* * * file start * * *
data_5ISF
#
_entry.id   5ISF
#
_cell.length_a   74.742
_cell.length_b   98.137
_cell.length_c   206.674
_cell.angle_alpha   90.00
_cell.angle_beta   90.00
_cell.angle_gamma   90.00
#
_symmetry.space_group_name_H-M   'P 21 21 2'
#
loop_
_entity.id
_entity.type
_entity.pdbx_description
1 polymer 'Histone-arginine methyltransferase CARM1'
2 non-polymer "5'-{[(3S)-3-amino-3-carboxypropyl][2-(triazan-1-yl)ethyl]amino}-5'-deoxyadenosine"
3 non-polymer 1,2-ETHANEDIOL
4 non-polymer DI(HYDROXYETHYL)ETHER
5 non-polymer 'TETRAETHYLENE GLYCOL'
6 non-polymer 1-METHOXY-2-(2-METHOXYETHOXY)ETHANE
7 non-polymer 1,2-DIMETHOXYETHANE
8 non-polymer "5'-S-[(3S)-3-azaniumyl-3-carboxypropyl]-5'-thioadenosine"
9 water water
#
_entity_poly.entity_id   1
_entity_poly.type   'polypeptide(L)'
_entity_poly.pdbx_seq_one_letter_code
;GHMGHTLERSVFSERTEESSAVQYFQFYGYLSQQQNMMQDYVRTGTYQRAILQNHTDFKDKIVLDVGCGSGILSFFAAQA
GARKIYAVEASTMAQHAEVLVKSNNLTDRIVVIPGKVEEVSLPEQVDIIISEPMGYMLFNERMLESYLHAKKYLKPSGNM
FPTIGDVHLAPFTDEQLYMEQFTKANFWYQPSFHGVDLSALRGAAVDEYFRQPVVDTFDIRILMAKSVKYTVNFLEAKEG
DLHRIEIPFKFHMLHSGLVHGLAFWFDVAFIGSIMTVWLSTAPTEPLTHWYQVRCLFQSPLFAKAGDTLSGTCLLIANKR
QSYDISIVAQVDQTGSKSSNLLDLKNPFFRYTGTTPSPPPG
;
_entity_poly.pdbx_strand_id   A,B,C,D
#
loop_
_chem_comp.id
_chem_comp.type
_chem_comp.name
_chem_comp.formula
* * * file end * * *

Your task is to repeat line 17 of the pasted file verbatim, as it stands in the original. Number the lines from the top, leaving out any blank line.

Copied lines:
_entity.pdbx_description